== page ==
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3-phase induction motor speed control

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crutschow

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thank you all for the overwhelming responses;) this has somehow benefited me greatly

I have a question. I read that the higher the resistance of the rotor, the lower the speed. of the rotor. Is this due to the fact that as the resistance gets higher, the current in the rotor is lower and thus results in a lower speed due to the electromagnetic induction?

Some sites say that a higher resistance results in a higher torque and a higher torque results in a lower speed. Why is that so?
In an induction motor the rotor current is generated by induction and the value is determined by the slip frequency. (The slip frequency is determined by the difference between the field rotation rate and the rotor speed. For example, if a 2-pole, 60Hz induction motor it operating at 3500rpm, then the slip frequency is (3600-3500) / 60 = 1.6Hz.) The rotor conductors cutting the magnetic field flux lines at the slip rate generate a rotor voltage. The voltage is proportional to the slip frequency. This voltage divided by the rotor resistance determines the rotor current. And the amount of rotor current required is determined by the torque load on the motor, more torque requires more rotor current.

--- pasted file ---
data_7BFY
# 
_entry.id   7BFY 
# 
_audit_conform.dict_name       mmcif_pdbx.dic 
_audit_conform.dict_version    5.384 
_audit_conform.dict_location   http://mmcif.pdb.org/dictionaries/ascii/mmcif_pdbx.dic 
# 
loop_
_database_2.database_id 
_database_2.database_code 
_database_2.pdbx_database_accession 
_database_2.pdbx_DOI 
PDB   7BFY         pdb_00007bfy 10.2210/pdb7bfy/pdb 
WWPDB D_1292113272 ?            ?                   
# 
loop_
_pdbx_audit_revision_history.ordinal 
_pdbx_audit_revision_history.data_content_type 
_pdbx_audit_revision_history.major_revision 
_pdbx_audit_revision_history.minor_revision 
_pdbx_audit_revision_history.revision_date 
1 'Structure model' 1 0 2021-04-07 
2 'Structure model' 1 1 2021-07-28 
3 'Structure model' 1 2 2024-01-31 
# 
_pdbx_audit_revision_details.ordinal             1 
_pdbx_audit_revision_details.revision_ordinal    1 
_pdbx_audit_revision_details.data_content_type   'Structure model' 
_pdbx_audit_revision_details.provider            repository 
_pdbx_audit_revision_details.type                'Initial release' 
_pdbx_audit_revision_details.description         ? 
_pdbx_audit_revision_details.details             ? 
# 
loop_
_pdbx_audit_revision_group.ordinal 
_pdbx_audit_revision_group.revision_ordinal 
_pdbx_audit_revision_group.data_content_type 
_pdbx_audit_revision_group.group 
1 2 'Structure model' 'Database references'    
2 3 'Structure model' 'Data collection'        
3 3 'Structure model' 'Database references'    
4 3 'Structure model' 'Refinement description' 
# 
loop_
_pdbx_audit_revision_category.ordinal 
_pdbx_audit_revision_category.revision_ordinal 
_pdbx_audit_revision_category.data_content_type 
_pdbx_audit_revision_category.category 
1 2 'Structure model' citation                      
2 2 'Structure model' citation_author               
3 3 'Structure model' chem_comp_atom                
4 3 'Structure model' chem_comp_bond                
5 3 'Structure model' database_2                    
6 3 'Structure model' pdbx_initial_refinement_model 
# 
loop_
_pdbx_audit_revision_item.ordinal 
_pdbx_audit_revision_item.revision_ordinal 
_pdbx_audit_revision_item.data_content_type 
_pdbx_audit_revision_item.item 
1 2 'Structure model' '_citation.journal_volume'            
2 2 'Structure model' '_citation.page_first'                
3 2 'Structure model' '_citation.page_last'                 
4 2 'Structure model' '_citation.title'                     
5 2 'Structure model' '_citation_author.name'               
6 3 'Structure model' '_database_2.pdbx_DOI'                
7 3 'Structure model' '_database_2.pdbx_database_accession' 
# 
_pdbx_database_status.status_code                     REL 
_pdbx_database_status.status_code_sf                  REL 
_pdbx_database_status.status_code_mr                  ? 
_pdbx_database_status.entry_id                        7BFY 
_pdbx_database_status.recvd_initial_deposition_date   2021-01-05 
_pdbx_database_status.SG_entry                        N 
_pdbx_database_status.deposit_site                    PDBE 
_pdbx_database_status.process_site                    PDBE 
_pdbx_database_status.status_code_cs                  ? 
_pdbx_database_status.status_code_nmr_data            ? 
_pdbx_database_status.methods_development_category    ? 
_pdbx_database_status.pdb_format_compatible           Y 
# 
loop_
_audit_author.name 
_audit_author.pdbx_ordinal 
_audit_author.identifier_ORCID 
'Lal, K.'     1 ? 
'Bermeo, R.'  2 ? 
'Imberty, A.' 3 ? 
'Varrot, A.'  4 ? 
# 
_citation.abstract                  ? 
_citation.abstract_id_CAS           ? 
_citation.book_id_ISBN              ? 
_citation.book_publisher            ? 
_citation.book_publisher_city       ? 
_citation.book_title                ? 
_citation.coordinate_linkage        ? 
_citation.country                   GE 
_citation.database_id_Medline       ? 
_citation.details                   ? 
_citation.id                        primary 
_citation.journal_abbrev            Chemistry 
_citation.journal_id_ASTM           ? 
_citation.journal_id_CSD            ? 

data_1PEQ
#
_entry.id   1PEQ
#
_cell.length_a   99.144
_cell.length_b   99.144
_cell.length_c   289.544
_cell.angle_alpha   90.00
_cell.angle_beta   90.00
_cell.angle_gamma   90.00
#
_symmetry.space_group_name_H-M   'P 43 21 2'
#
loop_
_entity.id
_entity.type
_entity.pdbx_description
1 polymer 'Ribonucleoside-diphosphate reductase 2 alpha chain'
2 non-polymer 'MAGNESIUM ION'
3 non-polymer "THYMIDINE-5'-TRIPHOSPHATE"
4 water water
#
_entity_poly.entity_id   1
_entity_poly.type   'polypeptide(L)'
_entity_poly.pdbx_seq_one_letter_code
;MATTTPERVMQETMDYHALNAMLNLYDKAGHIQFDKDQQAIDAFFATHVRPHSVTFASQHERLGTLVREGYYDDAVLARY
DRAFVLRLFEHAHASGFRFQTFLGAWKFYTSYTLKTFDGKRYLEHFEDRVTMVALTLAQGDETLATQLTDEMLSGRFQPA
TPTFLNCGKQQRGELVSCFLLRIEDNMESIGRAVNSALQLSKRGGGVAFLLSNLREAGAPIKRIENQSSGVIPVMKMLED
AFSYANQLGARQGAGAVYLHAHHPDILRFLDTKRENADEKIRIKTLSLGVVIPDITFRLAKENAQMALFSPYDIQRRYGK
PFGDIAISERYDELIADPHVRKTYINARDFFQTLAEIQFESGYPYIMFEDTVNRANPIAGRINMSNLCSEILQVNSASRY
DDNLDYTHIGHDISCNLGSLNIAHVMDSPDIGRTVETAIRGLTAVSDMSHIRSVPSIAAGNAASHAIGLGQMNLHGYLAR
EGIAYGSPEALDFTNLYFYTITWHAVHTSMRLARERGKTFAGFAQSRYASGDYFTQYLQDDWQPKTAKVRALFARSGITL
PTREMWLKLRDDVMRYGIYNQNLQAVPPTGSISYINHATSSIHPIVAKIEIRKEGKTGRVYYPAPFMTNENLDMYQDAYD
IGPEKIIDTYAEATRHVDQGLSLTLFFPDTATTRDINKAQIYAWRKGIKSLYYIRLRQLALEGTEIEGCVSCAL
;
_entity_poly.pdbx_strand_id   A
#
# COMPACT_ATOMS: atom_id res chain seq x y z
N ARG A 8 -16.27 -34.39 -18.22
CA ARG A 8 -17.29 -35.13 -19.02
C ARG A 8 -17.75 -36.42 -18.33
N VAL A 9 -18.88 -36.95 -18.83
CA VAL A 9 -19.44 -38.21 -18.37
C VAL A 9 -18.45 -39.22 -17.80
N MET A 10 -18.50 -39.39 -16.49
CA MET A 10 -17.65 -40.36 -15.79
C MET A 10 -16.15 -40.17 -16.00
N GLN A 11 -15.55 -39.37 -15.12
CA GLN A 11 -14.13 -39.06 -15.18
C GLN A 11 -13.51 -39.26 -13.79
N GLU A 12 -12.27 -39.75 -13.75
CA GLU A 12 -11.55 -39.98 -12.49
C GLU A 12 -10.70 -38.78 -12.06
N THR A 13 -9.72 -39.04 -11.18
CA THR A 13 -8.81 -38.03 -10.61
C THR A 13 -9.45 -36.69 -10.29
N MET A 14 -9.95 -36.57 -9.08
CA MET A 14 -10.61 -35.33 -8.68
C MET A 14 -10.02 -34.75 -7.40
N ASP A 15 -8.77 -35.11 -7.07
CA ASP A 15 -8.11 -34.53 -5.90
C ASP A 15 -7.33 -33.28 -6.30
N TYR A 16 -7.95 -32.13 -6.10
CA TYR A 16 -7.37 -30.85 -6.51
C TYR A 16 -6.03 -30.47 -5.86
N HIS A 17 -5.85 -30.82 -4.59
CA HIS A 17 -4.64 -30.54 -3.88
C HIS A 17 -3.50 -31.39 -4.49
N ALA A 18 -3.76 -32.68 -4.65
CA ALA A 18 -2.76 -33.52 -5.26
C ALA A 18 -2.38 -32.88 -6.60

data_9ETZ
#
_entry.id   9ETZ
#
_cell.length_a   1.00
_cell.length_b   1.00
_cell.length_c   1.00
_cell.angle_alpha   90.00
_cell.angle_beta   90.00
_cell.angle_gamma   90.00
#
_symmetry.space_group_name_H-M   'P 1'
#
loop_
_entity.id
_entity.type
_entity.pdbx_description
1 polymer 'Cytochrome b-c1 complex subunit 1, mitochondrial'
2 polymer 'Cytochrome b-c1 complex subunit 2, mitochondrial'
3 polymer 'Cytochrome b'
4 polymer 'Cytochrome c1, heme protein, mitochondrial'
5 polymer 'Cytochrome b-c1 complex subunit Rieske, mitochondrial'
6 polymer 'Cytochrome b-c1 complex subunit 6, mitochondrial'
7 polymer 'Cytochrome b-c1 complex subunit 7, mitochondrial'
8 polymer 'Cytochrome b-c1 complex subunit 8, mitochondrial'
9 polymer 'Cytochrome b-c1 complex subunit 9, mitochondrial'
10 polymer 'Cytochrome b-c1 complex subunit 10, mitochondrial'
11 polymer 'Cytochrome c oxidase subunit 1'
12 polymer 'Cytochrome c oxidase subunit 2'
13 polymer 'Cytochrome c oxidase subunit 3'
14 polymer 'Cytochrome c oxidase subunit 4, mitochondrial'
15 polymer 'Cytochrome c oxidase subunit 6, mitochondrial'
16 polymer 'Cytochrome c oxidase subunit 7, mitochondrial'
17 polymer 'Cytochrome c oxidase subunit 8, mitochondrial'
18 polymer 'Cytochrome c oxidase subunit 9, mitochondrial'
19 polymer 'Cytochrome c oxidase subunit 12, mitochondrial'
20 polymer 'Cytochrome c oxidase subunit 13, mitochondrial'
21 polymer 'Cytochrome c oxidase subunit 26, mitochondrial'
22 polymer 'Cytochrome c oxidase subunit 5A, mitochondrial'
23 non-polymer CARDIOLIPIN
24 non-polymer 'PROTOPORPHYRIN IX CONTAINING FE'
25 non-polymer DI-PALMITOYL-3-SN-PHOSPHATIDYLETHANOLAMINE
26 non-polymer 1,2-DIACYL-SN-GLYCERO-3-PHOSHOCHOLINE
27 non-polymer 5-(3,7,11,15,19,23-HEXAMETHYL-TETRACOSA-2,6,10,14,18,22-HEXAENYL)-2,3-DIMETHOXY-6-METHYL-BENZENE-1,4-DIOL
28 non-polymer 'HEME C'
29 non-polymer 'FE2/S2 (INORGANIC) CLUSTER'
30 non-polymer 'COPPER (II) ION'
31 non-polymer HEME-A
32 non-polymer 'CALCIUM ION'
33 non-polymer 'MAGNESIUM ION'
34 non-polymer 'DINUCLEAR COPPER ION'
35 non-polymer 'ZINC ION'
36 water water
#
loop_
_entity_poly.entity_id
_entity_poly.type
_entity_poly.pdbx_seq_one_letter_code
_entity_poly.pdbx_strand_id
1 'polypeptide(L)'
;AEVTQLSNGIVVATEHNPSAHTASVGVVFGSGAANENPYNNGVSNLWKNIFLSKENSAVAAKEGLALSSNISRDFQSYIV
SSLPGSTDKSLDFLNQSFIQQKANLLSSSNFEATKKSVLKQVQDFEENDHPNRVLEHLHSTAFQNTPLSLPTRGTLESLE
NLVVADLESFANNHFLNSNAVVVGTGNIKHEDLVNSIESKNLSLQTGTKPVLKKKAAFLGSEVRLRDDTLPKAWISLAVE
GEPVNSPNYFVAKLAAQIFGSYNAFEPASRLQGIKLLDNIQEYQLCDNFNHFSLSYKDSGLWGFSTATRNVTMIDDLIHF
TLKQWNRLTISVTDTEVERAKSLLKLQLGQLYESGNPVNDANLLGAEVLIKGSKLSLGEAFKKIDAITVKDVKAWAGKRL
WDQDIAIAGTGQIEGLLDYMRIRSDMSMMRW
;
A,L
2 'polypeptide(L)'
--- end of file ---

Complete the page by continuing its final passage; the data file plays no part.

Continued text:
From the above you can see that a higher rotor resistance will require a higher slip frequency (lower speed) to generate a given rotor current. Motors with a higher rotor resistance will thus run at a lower speed and change speed more with load.

Don't know of any reason that a higher rotor resistance would result in higher torque. Normally the opposite is true. Sometimes extra resistance in temporarily inserted in the rotor circuit of large induction motors to reduce the start-up surge current and consequent rotor heating. The rotor current can be very large at start-up otherwise since the slip frequency is equal to the line frequency at zero rpm. But adding resistance does not increase torque, it only reduces start-up current.
 
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